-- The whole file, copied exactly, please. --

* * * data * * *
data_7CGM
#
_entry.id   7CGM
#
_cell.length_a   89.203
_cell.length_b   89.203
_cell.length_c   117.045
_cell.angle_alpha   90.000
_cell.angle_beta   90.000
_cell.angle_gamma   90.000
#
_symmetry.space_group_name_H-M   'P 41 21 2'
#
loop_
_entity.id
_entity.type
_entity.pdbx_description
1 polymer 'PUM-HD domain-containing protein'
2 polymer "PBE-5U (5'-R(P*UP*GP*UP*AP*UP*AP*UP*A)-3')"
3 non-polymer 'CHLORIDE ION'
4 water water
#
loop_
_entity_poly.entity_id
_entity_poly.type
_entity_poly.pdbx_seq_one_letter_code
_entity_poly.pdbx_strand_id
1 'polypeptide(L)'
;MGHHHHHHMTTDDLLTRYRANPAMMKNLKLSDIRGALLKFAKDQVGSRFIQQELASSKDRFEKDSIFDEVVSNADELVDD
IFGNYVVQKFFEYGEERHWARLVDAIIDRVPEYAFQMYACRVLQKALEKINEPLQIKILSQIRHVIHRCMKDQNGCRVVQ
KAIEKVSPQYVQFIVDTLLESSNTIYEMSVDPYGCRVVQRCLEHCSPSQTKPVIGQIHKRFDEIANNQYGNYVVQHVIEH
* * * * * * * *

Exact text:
data_7CGM
#
_entry.id   7CGM
#
_cell.length_a   89.203
_cell.length_b   89.203
_cell.length_c   117.045
_cell.angle_alpha   90.000
_cell.angle_beta   90.000
_cell.angle_gamma   90.000
#
_symmetry.space_group_name_H-M   'P 41 21 2'
#
loop_
_entity.id
_entity.type
_entity.pdbx_description
1 polymer 'PUM-HD domain-containing protein'
2 polymer "PBE-5U (5'-R(P*UP*GP*UP*AP*UP*AP*UP*A)-3')"
3 non-polymer 'CHLORIDE ION'
4 water water
#
loop_
_entity_poly.entity_id
_entity_poly.type
_entity_poly.pdbx_seq_one_letter_code
_entity_poly.pdbx_strand_id
1 'polypeptide(L)'
;MGHHHHHHMTTDDLLTRYRANPAMMKNLKLSDIRGALLKFAKDQVGSRFIQQELASSKDRFEKDSIFDEVVSNADELVDD
IFGNYVVQKFFEYGEERHWARLVDAIIDRVPEYAFQMYACRVLQKALEKINEPLQIKILSQIRHVIHRCMKDQNGCRVVQ
KAIEKVSPQYVQFIVDTLLESSNTIYEMSVDPYGCRVVQRCLEHCSPSQTKPVIGQIHKRFDEIANNQYGNYVVQHVIEH